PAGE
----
Tips For Getting A Job In The Digital Analytics Industry
It’s hard to hire people for the Analytics Department at LunaMetrics.
Our “dream candidate” simply doesn’t exist. We’re looking for so many hard and soft skills, invariably everyone lacks something. I sometimes say that the Venn Diagram for a great digital analytics candidate is so dense it looks more like a Spirograph. So, we’re realistic and realize that we’re probably not going to find someone who hits every single item on our wish list.
All hiring comes down to three questions:
- Does the applicant want to do the job?
- Can the applicant do the job?
- Would we like working with the applicant?
The thing is: There is no high bar to entry. We’re not looking for everyone to have a Master’s degree in Math or Information Science (although we have those people, too). Most of the skills we use can be learned for free, online, and with practice.
Someone with a little bit of interest and initiative can teach themselves everything they need to know to get a job at LunaMetrics, thereby proving they can do the job (or at least learn how to do it), as well as showing us in some way that they want to do the job.
What Do You Need To Learn?
I’m going to list out a bunch of stuff below – things to learn, websites to read. It can seem like a lot, and it may intimidate you, but I assure you that you can do it, and your educational background isn’t going to hold you back. We have mathematicians here, but we also have former artists, archaeologists, philosophers, photographers, engineers, marketers, etc.
Don’t let anything here overwhelm you. None of it is rocket surgery. For the most part, this stuff is, and should be, fun. I hope that as you start moving through some of these items you’re finding yourself really enjoying it, finding it interesting, and actually having fun. (I mean some of this is literally playing games…)
This list is a great checklist of steps to take whether you’re applying for a job at LunaMetrics or a similar company that works with Google Analytics, or if you’re just looking to add to your skillset.
Step 1: The Google Analytics Academy
A good starting point is to take all the Analytics Academy Courses. They are free and focus on Google Analytics and Google Tag Manager.
During some of the courses you may get access to a Google Analytics test account where you can look at their data, and play in Google Analytics a little bit.
Those will give you a nice base introductory knowledge about Google Analytics, but you have miles to go from here.
Step 2: Technical Terms and Vocabulary
Hopefully you’ll start getting some of the vocabulary at this point. While reading any of the following, take notes! Keep a notepad and pen and jot down words you don’t know or understand and Google them. Usually you’ll find something about them somewhere in a Google support area, or even on the LunaMetrics blog.
Here are the official support areas:
You can search for technical terms there and usually get a good response. Both these sites are going to be big resources for you moving forward.
Our analytics-specific technical vocabulary really isn’t that big (maybe under 100 words?), but there are specific terms used that mean certain things. Words like “View” or “Segment” or “Filter” mean something specific. If you’re reading a word and you think it sounds like it has some sort of bigger specific meaning, look it up.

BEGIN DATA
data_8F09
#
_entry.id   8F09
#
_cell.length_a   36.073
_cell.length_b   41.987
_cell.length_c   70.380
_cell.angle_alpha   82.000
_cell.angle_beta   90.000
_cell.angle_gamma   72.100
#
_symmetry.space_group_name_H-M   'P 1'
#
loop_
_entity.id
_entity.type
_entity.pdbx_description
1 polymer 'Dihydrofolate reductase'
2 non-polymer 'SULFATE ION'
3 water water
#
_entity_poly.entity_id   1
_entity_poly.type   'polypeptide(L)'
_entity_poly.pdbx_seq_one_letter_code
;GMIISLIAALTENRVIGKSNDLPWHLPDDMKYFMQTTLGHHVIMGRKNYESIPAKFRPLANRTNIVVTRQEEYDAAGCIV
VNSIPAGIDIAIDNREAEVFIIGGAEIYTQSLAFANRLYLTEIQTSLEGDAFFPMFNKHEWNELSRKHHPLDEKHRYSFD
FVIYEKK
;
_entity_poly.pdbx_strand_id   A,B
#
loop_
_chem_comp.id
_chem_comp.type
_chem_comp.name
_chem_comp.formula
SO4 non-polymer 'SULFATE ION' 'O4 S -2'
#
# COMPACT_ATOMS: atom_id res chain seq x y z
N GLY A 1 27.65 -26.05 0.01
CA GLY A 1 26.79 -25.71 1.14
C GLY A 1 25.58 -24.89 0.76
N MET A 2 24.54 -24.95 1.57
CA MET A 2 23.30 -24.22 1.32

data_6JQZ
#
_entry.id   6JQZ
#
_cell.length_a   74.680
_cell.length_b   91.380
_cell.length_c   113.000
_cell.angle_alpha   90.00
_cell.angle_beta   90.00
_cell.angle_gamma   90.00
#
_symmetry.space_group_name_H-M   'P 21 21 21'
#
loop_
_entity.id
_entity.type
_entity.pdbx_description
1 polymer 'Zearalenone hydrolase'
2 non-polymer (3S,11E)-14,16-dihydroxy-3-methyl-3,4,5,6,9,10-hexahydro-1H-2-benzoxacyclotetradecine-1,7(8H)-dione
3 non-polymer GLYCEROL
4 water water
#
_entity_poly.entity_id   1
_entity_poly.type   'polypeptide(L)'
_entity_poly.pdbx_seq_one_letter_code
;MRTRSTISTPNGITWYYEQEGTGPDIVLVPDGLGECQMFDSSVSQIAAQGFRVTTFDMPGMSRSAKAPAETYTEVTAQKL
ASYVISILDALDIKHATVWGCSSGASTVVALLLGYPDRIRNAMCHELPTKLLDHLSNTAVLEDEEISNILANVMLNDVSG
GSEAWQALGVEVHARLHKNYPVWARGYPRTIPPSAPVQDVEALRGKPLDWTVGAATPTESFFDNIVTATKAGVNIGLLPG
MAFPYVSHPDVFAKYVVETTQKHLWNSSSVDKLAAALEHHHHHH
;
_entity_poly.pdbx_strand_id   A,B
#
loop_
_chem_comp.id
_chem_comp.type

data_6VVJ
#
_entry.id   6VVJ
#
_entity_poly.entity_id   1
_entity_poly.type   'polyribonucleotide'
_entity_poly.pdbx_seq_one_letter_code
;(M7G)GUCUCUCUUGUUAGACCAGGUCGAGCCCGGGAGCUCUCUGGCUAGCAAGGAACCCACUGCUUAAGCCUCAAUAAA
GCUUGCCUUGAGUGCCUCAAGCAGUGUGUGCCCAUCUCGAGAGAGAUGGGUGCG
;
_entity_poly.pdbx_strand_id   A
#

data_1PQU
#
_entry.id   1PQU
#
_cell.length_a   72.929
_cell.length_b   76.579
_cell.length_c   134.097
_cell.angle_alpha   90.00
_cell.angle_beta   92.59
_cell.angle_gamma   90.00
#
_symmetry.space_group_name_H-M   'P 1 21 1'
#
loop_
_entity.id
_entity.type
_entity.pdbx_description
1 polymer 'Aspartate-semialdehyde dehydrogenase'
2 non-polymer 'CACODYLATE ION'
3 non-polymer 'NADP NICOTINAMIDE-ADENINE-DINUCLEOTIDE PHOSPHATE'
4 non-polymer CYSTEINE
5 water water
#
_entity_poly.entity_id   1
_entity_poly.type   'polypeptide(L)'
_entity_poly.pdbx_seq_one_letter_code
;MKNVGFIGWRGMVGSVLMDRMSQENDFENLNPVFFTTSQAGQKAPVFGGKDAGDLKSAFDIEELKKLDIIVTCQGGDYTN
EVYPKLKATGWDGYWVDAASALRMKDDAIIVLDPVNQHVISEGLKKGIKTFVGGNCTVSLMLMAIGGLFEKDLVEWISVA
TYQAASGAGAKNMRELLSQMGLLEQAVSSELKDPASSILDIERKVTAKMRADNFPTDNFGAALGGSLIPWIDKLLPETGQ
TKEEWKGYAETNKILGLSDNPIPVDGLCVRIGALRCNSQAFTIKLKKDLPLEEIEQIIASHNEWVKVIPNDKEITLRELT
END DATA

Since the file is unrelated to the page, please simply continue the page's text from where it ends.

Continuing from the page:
Step 3: Reading Industry Blogs
Once you’re done with the Analytics Academy courses, look into reading some specific blogs.
There is a TON of material on the following blogs. Try to focus on articles and posts from the past year. Anything prior to that which has a technical bent, take with a grain of salt. More often than not they’ll use outdated technical terms, or refer to reports that no longer exist, or recommend deprecated features. “Thought Leadership” type posts that don’t relate to a specific technical solution tend to be relatively good no matter when they were published.
The LunaMetrics Blog
Obviously, take a look at our blog (especially if you’re applying here!) Interviewers love when interviewees refer to blog posts written by the interviewer. It shows effort and interest, as well as a nice way to butter up the person interviewing you.
Avinash Kaushik’s Blog – www.kaushik.net
Avinash is a Google Analytics Evangelist, and pretty much the most famous person in GA circles. He writes mostly in-depth articles that are higher level “thought leadership” as opposed to technical so they’re a solid reference even years after publication. A great resource for learning to understand how analysts think about measuring user activity, conversion and successful websites, etc.
Daniel Weisberg’s Blog – online-behavior.com
Daniel is another great GA Evangelist, and writes about both high level and technical items fairly regularly with help from guest bloggers in the industry.
The Google Analytics Blog – analytics.blogspot.com
Google Analytics’ own blog is a good one to read. It has case studies, and talks about new features etc. The case studies might give you better ideas about the kinds of things we do.
Simo Ahava’s Blog – www.simoahava.com
Simo is probably the best Google Tag Manager expert in the world. His posts can be very technical, but usually are about solving some sort of tracking issue, or doing something interesting. I’m mentioning his blog here along with the other beginner reading material, but save this one for a little later in your process. Once you start trying out Google Tag Manager, read some of his posts, and see what you can replicate.
Step 4: Learning HTML and CSS
Start doing this alongside your blog reading. We don’t need our Digital Analytics hires to be experts at front end programming, but we need people to understand the core aspects of what HTML and CSS are, and how to read them and understand (generally) what is happening. Ultimately, we like ALL our consultants to be pretty good at reading web page markup.
Here are the classes that you should start with: